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    Software name: appdown
    Software type: Microsoft Framwork

    size: 680MB

    Lanuage:Englist

    Software instructions

      [Pg 110]


      Mme. Le Brun now worked so hard that she made herself ill, often having three sittings a day, and she soon became so thin and out of health that her friends interfered, and by order of the doctor she henceforth, after working all the morning and dining in the middle of the day, took a siesta, which she found invaluable all her life. The evenings were always devoted to society.At the end of the day one of the beasts could do no more. A shiver ran through the limbs of the poor thing, which, as soon as it was released from the shafts, lay down, a stream of blood staining the[Pg 274] pale sand; and in an instant, with a deep sigh, it was stiff in death.


      Instead of the usual wreath of flowers for my neck the Rajah gave me a necklace of silver threads, to which hung a little bag of purple and green silk, closely embroidered, and looking like a scent-sachet, or a bag to hold some precious amulet.


      La substance du peuple et la honte du Roi.

      The great avenue was a fashionable promenade on Sundays and ftes, and to Lisette and her friend Mlle. Boquet, both of whom grew prettier every year, it was a great amusement to walk there with the mother and step-father of the former. The Grand-Opra being close by, when the performance was over, which then was at half-past eight, it was the fashion, on summer nights, for every one to come out and walk about these gardens, where sometimes until two oclock in the morning it was a scene of enchantment. People belonging to the court and society, bourgeois, actors, musicians, the demi-monde all went there. Every well-dressed woman in the evening carried a large bouquet of flowers, the scent of which filled the air, groups of people scattered about sang or played the harp, violin, or guitar, especially on moonlight nights; amateurs and artistes too, the delicious music of Saint Georges, Alsoredo and Garat often attracted crowds of listeners.Over the rice-fields, in the darkness, danced a maze of fire-flies, quite tiny, but extraordinarily bright; they whirled in endless streaks of flame, intangible, so fine that they seemed part of the air itself, crossing in a ceaseless tangle, faster and faster, and then dying out in diamond sparks, very softly twinkling little stars turning to silver in the moonlight.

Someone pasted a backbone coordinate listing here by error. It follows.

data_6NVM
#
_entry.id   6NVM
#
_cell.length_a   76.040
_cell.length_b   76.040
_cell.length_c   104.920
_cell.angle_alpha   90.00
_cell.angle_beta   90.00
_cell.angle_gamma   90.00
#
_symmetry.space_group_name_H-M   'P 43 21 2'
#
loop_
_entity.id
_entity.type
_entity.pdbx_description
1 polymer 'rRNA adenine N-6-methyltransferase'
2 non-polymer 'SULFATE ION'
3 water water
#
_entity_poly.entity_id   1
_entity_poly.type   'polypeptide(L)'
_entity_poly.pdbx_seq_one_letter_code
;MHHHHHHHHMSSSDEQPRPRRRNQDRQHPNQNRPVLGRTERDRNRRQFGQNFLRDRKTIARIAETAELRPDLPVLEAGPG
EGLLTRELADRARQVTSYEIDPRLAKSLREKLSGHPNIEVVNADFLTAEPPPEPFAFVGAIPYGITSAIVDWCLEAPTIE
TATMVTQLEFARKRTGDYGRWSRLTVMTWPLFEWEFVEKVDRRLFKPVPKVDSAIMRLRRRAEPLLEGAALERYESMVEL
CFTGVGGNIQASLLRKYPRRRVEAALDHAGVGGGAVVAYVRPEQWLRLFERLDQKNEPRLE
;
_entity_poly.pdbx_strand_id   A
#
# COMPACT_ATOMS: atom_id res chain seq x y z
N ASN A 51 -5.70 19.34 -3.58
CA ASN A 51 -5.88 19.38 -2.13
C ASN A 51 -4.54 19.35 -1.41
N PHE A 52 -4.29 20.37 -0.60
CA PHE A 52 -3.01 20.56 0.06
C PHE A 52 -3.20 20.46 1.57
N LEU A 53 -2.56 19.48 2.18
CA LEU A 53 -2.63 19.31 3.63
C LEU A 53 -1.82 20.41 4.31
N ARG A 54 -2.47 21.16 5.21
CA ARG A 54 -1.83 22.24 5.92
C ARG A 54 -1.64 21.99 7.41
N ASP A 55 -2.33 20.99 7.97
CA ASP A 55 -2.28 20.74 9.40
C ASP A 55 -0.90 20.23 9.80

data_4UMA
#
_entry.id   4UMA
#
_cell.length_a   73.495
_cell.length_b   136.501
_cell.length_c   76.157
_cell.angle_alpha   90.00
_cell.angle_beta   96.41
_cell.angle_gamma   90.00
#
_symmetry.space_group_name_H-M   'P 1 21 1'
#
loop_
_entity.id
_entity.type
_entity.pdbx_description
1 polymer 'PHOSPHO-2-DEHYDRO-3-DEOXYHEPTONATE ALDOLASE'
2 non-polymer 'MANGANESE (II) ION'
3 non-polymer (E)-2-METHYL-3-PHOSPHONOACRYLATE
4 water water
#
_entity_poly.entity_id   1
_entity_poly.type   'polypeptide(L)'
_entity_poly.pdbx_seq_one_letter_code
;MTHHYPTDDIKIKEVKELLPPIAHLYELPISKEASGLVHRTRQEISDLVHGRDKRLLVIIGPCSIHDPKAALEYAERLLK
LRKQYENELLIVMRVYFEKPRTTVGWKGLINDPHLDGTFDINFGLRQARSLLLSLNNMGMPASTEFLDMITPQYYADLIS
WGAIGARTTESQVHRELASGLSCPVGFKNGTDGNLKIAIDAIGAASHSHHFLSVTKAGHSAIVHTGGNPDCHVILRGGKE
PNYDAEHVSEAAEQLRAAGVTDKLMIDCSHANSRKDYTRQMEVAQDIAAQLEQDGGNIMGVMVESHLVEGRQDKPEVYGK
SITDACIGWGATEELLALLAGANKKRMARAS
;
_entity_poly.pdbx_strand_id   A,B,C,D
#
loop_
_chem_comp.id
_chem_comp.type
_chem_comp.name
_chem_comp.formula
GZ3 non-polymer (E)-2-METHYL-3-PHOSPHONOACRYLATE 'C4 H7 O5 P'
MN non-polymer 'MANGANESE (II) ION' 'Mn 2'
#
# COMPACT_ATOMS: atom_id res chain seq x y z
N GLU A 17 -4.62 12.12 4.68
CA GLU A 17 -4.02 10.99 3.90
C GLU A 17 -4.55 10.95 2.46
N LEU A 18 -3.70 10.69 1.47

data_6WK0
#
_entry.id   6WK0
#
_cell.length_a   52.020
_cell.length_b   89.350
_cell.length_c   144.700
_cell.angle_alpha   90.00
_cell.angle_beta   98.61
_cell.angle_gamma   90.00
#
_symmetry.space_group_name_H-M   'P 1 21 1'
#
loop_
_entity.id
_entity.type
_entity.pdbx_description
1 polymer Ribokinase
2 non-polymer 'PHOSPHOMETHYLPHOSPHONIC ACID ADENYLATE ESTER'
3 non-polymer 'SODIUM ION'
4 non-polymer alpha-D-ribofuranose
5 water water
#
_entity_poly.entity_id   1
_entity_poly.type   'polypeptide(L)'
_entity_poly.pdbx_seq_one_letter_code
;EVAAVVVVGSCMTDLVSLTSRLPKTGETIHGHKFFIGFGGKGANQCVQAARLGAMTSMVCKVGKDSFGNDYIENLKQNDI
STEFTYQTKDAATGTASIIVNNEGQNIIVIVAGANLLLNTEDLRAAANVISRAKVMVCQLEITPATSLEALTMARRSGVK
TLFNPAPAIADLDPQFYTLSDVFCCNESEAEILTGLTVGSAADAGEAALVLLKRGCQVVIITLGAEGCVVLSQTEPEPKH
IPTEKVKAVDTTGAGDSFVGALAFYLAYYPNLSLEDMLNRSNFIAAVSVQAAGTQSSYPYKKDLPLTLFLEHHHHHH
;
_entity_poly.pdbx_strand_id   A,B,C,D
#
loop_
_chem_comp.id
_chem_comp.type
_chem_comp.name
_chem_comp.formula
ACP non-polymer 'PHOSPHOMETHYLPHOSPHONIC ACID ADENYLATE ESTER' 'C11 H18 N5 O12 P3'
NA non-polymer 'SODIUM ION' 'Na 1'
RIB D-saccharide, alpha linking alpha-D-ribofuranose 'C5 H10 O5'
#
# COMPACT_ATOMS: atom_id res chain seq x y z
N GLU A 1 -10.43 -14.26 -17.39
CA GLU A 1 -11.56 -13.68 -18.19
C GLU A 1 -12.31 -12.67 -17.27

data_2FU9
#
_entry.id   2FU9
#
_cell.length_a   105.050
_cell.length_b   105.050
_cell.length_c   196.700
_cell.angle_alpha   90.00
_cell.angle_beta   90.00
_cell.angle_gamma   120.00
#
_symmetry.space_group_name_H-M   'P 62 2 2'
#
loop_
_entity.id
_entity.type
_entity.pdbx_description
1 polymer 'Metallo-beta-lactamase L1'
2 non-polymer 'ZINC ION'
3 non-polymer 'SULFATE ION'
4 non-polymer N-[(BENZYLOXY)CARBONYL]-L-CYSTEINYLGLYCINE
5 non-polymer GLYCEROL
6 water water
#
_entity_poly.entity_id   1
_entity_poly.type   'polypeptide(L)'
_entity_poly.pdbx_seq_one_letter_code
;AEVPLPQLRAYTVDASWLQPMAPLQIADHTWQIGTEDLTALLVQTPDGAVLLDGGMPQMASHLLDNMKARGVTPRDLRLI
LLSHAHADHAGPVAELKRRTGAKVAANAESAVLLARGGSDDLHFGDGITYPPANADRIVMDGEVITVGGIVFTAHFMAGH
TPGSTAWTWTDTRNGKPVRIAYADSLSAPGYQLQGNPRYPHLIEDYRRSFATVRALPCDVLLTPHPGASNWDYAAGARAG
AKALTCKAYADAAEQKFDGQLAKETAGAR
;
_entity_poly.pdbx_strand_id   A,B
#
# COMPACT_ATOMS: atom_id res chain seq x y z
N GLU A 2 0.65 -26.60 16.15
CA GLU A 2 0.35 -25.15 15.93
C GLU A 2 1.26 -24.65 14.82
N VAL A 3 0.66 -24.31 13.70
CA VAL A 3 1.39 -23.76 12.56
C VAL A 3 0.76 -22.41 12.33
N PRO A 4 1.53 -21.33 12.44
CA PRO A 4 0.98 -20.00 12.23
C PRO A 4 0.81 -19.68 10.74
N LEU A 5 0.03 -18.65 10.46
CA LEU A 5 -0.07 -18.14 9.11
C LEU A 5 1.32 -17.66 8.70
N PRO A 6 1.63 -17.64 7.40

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      In the island of Srirangam we visited a temple to Vishnu, enclosed within eight walls, of which the three first only contain any dwellings. A crowd of pilgrims swarmed about the steps, where everything was on sale: little gods in bronze, in painted marble, in clay, and in wood; paper for[Pg 111] writing prayers on; sacred books; red and white face-paints, such as the worshippers of Vishnu use to mark their foreheads with a V; little baskets to hold the colours, with three or four divisions, and a mirror at the bottom; coco-nuts containing kohl; stuffs of every dye; religious pictures, artless indeed, and painted with laborious dabs of the brush in the presence of the customer; chromo-lithographs from Europe, sickeningly insipid and mawkishly pretty.

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      A fashionable promenade was the boulevard du Temple, where every day, especially Thursdays, hundreds of carriages were to be seen driving up and down or standing under the shade of trees now replaced by houses, shops, and cafs. Young men rode in and out amongst them, notorious members of the demi-monde tried to surpass every one in the splendour of their dress and carriages. A certain Mlle. Renard had her carriage drawn by four horses, their harness studded with imitation jewels. It was not an age of imitation. In those days as a rule lace was real lace, jewels were real jewels, and if tawdry imitations and finery were worn it was by women of this class. Respectable people would never have dreamed of bedizening themselves with the sort of cheap rubbish with which the modern women of the lower classes delight to disfigure their houses and their dress.

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